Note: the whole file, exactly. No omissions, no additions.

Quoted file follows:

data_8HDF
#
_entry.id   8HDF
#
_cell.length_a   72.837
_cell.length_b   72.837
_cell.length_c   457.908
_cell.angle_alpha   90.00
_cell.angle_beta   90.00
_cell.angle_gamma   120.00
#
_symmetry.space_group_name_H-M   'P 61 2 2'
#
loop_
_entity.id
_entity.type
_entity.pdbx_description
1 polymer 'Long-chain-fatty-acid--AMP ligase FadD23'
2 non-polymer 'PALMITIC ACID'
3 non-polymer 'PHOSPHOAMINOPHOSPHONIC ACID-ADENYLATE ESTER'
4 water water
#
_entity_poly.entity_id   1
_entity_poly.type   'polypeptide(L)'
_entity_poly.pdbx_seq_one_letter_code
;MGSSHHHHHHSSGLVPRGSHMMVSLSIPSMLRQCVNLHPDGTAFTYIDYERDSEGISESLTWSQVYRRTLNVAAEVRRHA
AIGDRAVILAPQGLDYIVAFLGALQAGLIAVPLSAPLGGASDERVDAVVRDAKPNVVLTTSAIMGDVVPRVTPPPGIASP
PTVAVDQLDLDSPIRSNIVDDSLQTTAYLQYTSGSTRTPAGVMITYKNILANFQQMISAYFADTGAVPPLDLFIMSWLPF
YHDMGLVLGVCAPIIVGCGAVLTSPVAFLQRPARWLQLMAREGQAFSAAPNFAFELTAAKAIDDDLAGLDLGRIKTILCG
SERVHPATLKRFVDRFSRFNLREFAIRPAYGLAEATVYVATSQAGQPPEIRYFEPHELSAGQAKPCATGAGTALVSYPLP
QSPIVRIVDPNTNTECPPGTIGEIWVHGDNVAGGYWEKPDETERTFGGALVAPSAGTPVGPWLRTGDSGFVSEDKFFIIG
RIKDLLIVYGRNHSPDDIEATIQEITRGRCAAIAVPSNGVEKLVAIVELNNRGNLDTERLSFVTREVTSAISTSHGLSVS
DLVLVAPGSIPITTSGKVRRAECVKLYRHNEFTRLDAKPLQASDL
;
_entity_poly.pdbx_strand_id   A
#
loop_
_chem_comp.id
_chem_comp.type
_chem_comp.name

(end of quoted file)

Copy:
data_8HDF
#
_entry.id   8HDF
#
_cell.length_a   72.837
_cell.length_b   72.837
_cell.length_c   457.908
_cell.angle_alpha   90.00
_cell.angle_beta   90.00
_cell.angle_gamma   120.00
#
_symmetry.space_group_name_H-M   'P 61 2 2'
#
loop_
_entity.id
_entity.type
_entity.pdbx_description
1 polymer 'Long-chain-fatty-acid--AMP ligase FadD23'
2 non-polymer 'PALMITIC ACID'
3 non-polymer 'PHOSPHOAMINOPHOSPHONIC ACID-ADENYLATE ESTER'
4 water water
#
_entity_poly.entity_id   1
_entity_poly.type   'polypeptide(L)'
_entity_poly.pdbx_seq_one_letter_code
;MGSSHHHHHHSSGLVPRGSHMMVSLSIPSMLRQCVNLHPDGTAFTYIDYERDSEGISESLTWSQVYRRTLNVAAEVRRHA
AIGDRAVILAPQGLDYIVAFLGALQAGLIAVPLSAPLGGASDERVDAVVRDAKPNVVLTTSAIMGDVVPRVTPPPGIASP
PTVAVDQLDLDSPIRSNIVDDSLQTTAYLQYTSGSTRTPAGVMITYKNILANFQQMISAYFADTGAVPPLDLFIMSWLPF
YHDMGLVLGVCAPIIVGCGAVLTSPVAFLQRPARWLQLMAREGQAFSAAPNFAFELTAAKAIDDDLAGLDLGRIKTILCG
SERVHPATLKRFVDRFSRFNLREFAIRPAYGLAEATVYVATSQAGQPPEIRYFEPHELSAGQAKPCATGAGTALVSYPLP
QSPIVRIVDPNTNTECPPGTIGEIWVHGDNVAGGYWEKPDETERTFGGALVAPSAGTPVGPWLRTGDSGFVSEDKFFIIG
RIKDLLIVYGRNHSPDDIEATIQEITRGRCAAIAVPSNGVEKLVAIVELNNRGNLDTERLSFVTREVTSAISTSHGLSVS
DLVLVAPGSIPITTSGKVRRAECVKLYRHNEFTRLDAKPLQASDL
;
_entity_poly.pdbx_strand_id   A
#
loop_
_chem_comp.id
_chem_comp.type
_chem_comp.name